Multinational corporations (MNCs) manage complex operations, often blending features of three modes of FDI that are well understood in isolation but not in tandem, namely: horizontal, vertical and export-platform FDI. We develop a three-country model with heterogeneous ﬁrms, in order to analyze how ﬁnancing constraints in the FDI host country aﬀect the relative strength of these three motives for FDI. In our model, ﬁnancial development in the host country fosters entry by domestic ﬁrms, making the local market more competitive for MNC products. This leads MNCs to orient their aﬃliate sales away from the local market toward other markets instead. These predictions ﬁnd strong conﬁrmation in detailed data on the activities of U.S. multinationals abroad. We ﬁnd that MNC aﬃliates in hosts with more mature ﬁnancial markets: (i) channel a smaller share of their sales to the local market; (ii) send a bigger share of their sales back to the U.S., as well as to third-country destinations; and that (iii) these eﬀects of host country ﬁnancial development appear to be mediated through the entry of establishments in the local economy.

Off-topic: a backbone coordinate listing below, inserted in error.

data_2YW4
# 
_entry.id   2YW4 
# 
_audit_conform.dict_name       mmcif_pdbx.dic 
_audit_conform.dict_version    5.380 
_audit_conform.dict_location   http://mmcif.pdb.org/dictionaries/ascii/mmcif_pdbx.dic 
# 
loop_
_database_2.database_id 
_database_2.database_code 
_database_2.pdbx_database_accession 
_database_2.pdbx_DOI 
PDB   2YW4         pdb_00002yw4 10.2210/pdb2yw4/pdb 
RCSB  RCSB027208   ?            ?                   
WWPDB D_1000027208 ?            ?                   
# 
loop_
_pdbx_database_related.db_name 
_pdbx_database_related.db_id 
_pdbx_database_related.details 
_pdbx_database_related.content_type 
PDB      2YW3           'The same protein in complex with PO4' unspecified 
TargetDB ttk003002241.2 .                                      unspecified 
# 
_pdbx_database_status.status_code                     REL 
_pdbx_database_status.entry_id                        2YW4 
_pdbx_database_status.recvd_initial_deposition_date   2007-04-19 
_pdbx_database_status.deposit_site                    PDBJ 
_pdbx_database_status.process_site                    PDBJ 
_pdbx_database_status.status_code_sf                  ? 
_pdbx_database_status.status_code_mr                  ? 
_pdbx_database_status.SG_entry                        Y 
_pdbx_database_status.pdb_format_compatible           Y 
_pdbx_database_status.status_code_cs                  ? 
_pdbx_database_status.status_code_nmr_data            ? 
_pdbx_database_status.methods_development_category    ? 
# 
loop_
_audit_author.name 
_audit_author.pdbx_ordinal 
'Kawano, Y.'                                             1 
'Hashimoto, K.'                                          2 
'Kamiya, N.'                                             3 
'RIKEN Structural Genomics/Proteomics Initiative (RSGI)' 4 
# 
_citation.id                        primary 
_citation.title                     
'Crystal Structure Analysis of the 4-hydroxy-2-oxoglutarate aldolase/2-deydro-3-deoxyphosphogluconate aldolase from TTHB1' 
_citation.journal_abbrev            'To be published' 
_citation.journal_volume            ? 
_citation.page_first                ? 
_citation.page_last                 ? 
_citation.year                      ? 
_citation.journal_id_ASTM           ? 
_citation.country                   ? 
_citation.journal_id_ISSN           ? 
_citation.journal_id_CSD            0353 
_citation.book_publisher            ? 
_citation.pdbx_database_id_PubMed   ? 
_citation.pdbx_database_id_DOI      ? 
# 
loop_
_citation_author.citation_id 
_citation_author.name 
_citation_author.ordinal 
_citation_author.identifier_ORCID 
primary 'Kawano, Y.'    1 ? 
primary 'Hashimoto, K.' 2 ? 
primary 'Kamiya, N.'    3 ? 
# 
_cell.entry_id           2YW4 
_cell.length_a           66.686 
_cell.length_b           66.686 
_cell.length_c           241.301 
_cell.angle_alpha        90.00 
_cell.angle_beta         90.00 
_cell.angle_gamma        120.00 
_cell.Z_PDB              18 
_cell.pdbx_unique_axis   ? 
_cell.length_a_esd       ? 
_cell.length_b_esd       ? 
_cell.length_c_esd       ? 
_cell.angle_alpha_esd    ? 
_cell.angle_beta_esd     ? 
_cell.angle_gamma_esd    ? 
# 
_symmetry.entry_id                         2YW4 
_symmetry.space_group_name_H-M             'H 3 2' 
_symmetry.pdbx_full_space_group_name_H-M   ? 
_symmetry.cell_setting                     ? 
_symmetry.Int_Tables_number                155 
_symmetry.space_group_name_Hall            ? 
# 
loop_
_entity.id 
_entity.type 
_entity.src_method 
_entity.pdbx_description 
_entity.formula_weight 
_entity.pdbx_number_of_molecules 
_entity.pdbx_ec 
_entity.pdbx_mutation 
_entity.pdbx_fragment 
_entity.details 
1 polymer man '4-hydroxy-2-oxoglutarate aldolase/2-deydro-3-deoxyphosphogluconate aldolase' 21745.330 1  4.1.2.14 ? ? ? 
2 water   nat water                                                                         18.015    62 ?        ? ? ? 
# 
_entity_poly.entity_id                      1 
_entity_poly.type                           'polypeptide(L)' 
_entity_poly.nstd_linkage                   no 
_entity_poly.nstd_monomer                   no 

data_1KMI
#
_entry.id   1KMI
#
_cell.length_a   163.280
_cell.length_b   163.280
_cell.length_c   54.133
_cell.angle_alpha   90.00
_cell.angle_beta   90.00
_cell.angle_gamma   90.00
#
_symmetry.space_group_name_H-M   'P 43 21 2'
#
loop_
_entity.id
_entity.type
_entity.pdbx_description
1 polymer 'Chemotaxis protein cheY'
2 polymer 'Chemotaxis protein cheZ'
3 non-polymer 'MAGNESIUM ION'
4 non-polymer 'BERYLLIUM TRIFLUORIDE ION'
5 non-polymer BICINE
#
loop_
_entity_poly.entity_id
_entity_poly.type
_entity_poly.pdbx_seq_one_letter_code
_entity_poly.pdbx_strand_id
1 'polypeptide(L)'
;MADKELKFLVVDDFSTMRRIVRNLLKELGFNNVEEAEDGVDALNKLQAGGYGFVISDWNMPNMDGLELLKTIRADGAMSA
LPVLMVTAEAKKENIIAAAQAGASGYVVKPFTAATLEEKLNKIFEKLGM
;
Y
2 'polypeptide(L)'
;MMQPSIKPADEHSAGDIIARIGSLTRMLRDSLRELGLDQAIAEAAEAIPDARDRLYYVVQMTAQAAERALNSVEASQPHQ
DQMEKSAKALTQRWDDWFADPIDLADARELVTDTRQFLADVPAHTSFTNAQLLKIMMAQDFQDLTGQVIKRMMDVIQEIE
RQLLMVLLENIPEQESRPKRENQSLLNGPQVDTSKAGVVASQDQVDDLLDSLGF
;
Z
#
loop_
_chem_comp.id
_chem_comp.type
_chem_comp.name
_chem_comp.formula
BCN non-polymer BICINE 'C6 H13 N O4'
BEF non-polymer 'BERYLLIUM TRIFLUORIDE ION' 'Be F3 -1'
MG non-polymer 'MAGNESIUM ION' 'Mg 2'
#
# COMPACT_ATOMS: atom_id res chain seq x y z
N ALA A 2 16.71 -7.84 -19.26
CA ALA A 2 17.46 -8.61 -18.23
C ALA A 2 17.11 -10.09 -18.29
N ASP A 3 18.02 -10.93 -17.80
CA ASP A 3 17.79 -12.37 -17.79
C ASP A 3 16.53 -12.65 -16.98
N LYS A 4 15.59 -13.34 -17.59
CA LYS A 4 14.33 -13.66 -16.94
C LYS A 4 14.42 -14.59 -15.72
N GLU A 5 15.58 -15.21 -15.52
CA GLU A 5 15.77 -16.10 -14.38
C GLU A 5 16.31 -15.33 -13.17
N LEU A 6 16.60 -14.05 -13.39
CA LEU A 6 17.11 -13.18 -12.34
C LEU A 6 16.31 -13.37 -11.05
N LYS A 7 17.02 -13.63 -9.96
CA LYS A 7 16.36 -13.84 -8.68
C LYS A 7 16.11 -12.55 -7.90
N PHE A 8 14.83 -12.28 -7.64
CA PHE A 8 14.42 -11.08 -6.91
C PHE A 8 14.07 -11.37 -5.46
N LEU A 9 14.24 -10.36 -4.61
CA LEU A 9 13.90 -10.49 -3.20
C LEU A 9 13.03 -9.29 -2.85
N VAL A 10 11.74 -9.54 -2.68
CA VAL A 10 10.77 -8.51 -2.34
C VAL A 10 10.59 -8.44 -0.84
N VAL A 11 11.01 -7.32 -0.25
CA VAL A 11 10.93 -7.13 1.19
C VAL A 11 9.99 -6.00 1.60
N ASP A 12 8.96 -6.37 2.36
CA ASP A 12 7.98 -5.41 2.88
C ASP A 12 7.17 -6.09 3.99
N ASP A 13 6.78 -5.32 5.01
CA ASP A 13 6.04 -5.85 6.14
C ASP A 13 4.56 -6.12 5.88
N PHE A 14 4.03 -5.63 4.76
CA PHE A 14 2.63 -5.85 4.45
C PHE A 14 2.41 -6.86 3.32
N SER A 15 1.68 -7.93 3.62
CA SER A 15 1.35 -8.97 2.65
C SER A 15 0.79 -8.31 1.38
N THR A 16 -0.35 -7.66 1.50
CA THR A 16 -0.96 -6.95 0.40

Credit constraints, horizontal FDI, vertical FDI, export-platform FDI, heterogenous firms.
Finance | International Economics
BILIR, L. Kamran; CHOR, Davin; and KALINA, Manova.
Host Country Financial Development and MNC Activity. (2013). 1-54. Research Collection School Of Economics.
Available at: https://ink.library.smu.edu.sg/soe_research/953
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